A child whose parent has had mental illness is two, three or four times higher risk of developing mental illness themselves, researchers at Gippsland-based Monash School of Rural Health say.
Genetics made up about 30 per cent of that risk and the remainder was about environment, Monash Rural Mental Health research director Professor Darryl Maybery said.
“We know there are interventions that can reverse the effect to make you have the same chances as your next-door neighbour,” Professor Maybery said.
Researchers believe their work could help to prevent mental illness in children.
Last year Monash University ran a pilot study of 30 people aged 18 to 25-years-old whose parents have a mental health illness.
The results will soon be presented at a conference in Olso.
Professor Maybery said the young people showed reduced stress and depression following the m.i.spot program.
Over six weekly sessions the young people engaged in online discussion on topics that were moderated by Monash psychology students.
The facilitated discussion included topics on whether the young people were caring too much and what made good and bad relationships.
Professor Maybery said a parent’s mental illness could affect their child in a variety of ways but it also depended on the illness and its severity.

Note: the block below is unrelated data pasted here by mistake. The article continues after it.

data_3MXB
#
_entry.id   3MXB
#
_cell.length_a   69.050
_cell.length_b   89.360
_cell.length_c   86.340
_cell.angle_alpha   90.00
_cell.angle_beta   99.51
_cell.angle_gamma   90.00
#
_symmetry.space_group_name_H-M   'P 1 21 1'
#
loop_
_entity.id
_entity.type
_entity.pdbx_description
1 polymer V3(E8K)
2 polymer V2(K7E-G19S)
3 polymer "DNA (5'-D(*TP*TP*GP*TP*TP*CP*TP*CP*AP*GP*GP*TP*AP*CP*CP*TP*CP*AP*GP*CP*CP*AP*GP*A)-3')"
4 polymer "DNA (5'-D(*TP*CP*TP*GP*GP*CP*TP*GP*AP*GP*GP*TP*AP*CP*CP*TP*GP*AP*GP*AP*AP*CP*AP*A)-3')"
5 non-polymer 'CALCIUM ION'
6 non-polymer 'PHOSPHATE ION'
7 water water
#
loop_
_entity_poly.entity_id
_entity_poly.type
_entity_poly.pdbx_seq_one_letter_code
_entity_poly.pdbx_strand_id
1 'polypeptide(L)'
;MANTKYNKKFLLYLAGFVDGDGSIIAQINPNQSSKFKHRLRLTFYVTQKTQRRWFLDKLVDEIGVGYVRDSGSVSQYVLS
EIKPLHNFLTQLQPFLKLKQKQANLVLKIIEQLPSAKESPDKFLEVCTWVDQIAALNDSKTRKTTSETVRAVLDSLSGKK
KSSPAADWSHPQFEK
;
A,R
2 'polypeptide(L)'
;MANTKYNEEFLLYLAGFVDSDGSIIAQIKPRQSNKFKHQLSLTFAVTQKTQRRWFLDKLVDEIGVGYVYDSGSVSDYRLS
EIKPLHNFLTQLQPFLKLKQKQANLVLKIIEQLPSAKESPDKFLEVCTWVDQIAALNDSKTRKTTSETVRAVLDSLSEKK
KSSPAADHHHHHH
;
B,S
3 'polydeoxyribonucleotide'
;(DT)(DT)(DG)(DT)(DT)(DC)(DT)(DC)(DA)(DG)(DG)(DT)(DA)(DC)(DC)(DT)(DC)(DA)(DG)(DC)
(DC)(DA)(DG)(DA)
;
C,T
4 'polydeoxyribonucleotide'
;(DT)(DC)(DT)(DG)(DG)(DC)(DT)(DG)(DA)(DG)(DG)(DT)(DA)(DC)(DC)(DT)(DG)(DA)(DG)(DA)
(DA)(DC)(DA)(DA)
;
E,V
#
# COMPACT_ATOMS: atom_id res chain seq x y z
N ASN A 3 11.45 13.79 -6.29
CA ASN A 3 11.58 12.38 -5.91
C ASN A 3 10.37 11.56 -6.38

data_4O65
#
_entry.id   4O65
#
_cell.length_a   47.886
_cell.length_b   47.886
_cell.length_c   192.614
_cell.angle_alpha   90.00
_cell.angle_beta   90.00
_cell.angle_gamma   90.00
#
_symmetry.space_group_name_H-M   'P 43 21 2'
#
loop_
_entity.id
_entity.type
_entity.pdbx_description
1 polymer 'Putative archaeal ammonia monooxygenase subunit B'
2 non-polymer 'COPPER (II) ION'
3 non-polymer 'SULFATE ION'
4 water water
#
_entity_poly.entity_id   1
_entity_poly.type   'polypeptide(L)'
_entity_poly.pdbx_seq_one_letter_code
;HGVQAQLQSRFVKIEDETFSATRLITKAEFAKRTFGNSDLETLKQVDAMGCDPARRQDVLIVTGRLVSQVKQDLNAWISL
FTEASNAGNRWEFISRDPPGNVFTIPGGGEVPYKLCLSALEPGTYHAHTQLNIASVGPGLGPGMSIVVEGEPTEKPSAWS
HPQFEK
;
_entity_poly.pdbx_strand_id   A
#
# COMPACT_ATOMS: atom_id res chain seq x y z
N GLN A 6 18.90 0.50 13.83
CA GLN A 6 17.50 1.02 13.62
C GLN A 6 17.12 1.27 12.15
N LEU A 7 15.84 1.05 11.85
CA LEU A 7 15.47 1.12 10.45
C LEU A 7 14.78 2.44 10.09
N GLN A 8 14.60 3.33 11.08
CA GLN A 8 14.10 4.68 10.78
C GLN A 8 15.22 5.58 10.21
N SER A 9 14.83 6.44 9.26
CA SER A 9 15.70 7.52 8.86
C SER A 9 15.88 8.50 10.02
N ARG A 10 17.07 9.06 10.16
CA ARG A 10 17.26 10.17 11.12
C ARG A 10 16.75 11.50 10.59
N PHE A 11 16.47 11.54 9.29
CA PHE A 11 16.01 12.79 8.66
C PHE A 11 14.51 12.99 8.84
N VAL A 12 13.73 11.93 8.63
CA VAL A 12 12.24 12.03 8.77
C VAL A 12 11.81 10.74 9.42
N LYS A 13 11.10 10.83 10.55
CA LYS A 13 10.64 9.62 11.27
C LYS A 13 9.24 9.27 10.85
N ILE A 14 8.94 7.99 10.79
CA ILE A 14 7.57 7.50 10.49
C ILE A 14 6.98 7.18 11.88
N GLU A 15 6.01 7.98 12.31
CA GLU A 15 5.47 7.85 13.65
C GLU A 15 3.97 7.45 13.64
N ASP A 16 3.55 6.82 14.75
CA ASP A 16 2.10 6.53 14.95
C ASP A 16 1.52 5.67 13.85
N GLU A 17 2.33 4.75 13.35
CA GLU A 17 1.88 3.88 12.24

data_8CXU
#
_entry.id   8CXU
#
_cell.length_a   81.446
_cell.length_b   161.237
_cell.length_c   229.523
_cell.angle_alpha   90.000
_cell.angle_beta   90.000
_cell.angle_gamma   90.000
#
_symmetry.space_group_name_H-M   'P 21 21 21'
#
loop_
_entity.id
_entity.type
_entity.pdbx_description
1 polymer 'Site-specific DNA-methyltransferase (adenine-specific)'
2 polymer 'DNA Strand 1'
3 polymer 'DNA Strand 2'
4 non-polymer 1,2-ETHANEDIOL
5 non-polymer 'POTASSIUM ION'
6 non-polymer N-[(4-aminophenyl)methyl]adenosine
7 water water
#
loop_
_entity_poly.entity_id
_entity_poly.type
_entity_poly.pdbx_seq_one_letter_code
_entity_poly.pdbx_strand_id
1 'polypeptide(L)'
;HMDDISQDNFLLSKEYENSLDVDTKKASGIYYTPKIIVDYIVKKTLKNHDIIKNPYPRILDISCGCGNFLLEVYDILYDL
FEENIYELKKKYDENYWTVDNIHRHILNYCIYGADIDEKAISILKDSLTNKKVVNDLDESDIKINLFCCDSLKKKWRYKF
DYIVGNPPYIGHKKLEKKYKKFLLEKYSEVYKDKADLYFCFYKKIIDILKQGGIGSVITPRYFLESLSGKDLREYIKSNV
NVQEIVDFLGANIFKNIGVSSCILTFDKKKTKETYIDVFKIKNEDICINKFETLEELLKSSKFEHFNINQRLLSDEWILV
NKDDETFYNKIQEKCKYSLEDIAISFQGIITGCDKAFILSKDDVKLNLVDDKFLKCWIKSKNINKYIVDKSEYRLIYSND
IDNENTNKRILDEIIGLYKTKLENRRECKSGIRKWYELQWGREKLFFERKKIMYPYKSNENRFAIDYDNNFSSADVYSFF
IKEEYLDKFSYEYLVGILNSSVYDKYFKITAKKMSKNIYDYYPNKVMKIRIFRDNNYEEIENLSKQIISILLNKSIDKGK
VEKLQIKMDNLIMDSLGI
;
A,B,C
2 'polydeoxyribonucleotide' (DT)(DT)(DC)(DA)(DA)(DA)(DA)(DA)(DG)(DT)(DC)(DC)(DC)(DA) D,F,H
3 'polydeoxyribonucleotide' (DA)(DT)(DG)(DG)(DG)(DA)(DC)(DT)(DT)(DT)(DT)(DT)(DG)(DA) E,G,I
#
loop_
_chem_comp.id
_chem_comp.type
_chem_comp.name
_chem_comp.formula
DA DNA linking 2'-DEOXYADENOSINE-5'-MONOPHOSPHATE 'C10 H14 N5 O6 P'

“If you’ve got a parent who’s got anxiety then often that will transfer to the child so you’re often modelling anxiety with children,” Professor Maybery said.
For borderline personality disorder, Professor Maybery said it could affect how attached a child felt to their parent and their trust in other relationships.
The child can feel as though they are responsible for their parent’s mental health problems, he said.
“Others think it’s my responsibility to do something about it so getting those messages across it’s not your fault and you don’t have to fix it we think is really important,” he said.
The pilot program arose from an earlier study on peer support programs that found it was difficult to get the young people together in the one place.
Moving the research online is a key agenda of the Monash researchers to improve access.
“We know about half the people don’t even get treatment for a mental health problem so we’re thinking that online could actually overcome stigma,” Professor Maybery said.
Monash has also done parent-related programs to empower parents with mental illness to help their child in their development.
But Professor Maybery said it was difficult to get clinicians to change their behaviour and be more family-focused.
He said the university was hoping to secure the funding to move that work online so it is accessible to anyone.